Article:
Agnès Varda has passed away. The world of cinema is in mourning. From the selection of her first short film, Ô saisons, ô châteaux, in 1958, to her 2018 speech calling for pay equity when 82 women in cinema protested on the Red Carpet, Ms. Varda’s keen, mischievous and demanding intellect was a mainstay at the Festival. In 2015 she received an Honorary Palme d'or. This pioneer of New Wave filmmaking, and wife of Jacques Demy, captured the passage of time with poetry and humanity. On the occasion of this award, she sent us a letter in which she gave an overview of her life and work.
THE THREE LIVES OF AGNÈS VARDA
Born in Ixelles, Belgium, in 1928 to French parents, Agnès Varda spent the early years of her childhood in Belgium with her four siblings. In 1940, the war caused her and her family to move to the South of France. Her teen years were spent in Sète and then Paris, where she completed upper-secondary school before taking courses at the École du Louvre and night classes in photography at the École de Vaugirard.
She has lived in Paris since 1951, on Rue Daguerre in the 14th arrondissement.
She was married to filmmaker Jacques Demy, who passed away in 1990.
With him, she raised Rosalie Varda-Demy, a costume designer and then artistic director, and Mathieu Demy, an actor and director.
In the 1950s, Agnès Varda became a photographer for the Avignon Festival, created by Jean Vilar, and the Théâtre National Populaire, where performers included the likes of Gérard Philipe, Jeanne Moreau and Philippe Noiret.
Photojournalism in China, Cuba, Portugal and Germany, as well as personal photography.
In 1954, five years before the New Wave, Agnès Varda created Ciné-Tamaris, a production company, for her first feature film, La Pointe Courte. This film would later earn her the title of “Grandmother of the New Wave”.
Among the 36 films Agnès has written and directed there are shorts and features, documentaries and works of fiction. Her most famous works are Cléo from 5 to 7 (1961), Vagabond (1985), Jacquot de Nantes (1991), The Gleaners and I (2000), The Beaches of Agnès (2008) and Agnès de-ci de-là Varda (series, 2011: travels and encounters with artists).
Films selected for the Festival de Cannes:
-In Competition: Cléo from 5 to 7 in 1962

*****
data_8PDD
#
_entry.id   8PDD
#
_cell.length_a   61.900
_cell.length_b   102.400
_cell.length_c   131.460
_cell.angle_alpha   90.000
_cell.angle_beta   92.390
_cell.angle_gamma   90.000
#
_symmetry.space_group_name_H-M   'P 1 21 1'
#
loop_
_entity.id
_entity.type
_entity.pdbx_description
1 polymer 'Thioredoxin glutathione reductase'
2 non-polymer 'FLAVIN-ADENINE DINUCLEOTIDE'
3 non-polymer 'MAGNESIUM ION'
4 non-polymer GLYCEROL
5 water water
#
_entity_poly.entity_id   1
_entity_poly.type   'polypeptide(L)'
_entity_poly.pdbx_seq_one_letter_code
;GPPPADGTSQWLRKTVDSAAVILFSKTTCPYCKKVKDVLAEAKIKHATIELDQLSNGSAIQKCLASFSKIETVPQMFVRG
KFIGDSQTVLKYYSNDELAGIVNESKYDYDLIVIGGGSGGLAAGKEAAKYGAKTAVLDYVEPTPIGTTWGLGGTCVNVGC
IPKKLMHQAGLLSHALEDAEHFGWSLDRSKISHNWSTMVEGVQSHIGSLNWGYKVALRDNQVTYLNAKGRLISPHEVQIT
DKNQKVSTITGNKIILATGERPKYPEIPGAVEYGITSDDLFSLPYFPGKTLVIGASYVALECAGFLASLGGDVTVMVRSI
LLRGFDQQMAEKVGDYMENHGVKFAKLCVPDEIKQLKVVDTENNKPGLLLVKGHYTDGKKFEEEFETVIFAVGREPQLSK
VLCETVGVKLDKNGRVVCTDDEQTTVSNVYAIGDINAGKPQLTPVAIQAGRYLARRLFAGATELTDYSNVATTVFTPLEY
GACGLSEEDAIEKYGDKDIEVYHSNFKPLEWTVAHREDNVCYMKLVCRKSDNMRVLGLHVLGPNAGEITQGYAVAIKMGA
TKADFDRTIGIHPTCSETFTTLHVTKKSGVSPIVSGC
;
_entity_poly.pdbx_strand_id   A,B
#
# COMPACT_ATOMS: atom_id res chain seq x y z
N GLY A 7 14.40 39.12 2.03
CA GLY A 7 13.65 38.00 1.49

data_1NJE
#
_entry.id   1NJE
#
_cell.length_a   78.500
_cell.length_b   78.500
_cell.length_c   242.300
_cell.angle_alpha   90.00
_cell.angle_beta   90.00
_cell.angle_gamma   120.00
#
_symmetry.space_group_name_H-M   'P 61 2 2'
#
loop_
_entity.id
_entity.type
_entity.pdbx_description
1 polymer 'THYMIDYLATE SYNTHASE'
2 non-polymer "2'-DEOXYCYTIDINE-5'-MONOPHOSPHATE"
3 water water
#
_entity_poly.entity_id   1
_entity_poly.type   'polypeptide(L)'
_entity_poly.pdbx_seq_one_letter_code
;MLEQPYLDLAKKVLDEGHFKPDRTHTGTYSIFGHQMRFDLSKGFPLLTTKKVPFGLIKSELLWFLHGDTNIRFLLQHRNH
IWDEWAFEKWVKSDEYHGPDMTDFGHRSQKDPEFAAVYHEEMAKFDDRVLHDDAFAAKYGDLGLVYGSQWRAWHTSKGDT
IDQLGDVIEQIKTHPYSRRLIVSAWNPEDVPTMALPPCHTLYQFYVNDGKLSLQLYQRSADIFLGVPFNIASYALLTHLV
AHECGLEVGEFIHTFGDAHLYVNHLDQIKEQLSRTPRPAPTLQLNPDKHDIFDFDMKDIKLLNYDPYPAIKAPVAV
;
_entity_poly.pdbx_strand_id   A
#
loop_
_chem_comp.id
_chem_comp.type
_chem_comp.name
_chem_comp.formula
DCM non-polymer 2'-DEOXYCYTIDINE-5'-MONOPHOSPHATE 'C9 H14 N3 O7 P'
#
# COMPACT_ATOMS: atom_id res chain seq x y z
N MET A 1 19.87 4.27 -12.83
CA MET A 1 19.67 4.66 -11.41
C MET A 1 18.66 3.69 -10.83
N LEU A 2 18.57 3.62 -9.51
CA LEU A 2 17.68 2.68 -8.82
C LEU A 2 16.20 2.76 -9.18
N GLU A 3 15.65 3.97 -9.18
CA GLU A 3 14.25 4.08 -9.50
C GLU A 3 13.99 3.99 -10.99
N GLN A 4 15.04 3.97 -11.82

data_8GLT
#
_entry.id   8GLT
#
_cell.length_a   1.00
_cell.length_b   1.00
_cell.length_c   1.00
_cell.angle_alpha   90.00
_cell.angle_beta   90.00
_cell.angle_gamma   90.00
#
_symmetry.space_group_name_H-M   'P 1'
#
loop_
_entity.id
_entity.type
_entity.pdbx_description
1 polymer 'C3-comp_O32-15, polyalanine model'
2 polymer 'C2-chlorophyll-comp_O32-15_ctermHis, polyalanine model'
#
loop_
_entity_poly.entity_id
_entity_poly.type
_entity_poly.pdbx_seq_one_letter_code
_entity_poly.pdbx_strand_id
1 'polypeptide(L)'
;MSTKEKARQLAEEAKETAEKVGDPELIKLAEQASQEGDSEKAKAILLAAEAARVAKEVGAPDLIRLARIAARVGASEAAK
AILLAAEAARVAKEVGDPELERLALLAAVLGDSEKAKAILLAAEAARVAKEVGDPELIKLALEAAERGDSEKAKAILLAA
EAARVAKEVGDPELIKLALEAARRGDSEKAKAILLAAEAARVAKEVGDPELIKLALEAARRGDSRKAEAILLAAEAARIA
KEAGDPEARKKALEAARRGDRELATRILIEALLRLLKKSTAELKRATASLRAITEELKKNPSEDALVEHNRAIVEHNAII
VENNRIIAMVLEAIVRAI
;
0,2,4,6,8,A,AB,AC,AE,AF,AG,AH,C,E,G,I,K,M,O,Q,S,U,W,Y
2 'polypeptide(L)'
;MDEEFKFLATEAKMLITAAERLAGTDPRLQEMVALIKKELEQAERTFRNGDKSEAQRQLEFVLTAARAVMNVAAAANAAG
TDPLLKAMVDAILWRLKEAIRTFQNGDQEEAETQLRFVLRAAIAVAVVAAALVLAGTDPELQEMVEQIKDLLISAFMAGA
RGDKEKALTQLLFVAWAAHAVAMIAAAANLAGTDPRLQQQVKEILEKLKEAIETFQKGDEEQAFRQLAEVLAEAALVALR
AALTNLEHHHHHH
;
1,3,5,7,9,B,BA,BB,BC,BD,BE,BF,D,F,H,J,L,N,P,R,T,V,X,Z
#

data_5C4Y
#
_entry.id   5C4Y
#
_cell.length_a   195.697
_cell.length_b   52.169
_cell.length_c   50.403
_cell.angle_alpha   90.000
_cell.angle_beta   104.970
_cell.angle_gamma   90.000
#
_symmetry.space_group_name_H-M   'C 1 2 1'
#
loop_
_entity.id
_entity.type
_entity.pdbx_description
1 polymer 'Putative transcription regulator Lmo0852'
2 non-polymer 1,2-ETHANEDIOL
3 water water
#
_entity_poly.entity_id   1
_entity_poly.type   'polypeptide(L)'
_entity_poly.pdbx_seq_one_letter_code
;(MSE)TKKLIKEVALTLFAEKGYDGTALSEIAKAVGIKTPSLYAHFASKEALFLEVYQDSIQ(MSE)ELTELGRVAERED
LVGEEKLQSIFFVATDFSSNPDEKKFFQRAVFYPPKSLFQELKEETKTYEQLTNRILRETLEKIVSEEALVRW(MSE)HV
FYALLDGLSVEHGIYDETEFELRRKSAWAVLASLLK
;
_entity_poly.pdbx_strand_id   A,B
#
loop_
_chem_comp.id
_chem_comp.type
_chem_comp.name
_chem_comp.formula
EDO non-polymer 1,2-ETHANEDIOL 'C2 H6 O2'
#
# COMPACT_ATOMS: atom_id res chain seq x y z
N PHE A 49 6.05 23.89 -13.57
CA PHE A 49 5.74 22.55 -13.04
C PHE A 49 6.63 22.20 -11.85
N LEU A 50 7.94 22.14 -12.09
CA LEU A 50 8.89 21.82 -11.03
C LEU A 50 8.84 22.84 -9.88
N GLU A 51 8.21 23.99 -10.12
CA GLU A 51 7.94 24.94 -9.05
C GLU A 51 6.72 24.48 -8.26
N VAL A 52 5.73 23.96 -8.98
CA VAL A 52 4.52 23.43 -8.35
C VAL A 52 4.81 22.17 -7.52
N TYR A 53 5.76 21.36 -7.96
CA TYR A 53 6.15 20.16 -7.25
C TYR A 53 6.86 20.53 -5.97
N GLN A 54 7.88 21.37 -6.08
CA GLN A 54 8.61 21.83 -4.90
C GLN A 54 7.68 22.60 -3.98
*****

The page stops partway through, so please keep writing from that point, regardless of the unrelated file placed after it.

-Out of Competition: Jacquot de Nantes in 1991, The Gleaners and I in 2000, a restored version of Cléo from 5 to 7 at Cannes Classics in 2012.
-Selected for Un Certain Regard: Mural Murals in 1981, Ulysse in 1983, The Young Girls Turn 25 in 1993.
A lesson in cinema in 2001.
Juror for the Competition at the Festival de Cannes in 2005
President of the Caméra d’or jury at the Festival de Cannes in 2013.
Silver Bear in Berlin and Louis Delluc Prize for Le Bonheur, Golden Lion in Venice for Vagabond, César award for Ulysse in 1984 and for The Beaches of Agnès in 2009, European Film Award for The Gleaners and I in 2001 and The Beaches of Agnès in 2009.
César award in 2001, René Clair cinema award from the Académie française in 2002, Carrosse d’Or from the SRF in 2010, Leopard of Honour award from the Locarno Film Festival in 2014, Lifetime Achievement award from the European Film Academy in 2014.
Agnès Varda began her life as a visual artist in 2003 at the Venice Biennale. Her work includes installations, videos and photographs.
Patatutopia; The Widows of Noirmoutier; The Noirmoutier Triptych; Paroles de squatteurs; Bouches du Rhône; Le Puzzle des 5 bacheliers; Zgougou’s Tomb; Ping-pong, tong et camping; The Immense Sea and The Immense Little Sea; The Greenhouse of Happiness, which was constructed using film reels.
Varda’s work in the following collections:
The Fondation Cartier pour l’art contemporain, the MOMA in New York, the Paul Valéry Museum in Sète, the Fondation Bernard Magrez, the FRAC Lorraine, the CAFA Art Museum in Beijing and the Hubei Museum of Art in Wuhan, the Los Angeles County Museum of Art, etc.
Agnès Varda’s work today combines, alternates and creates a mise en abyme of her vision and practice of photography, cinema, video and space.
After her Honorary Palme d’or, the filmmaker, photographer and visual artist, who never ceased to reinvent herself, returned to Cannes notably for Faces Places, a documentary featuring her travelling in the company of the artist JR. Last year we had the pleasure to see her present, with her characteristic enthusiasm, a restored version of One Sings, the Other doesn't at the Cinéma de la plage.
Agnès Varda at Cannes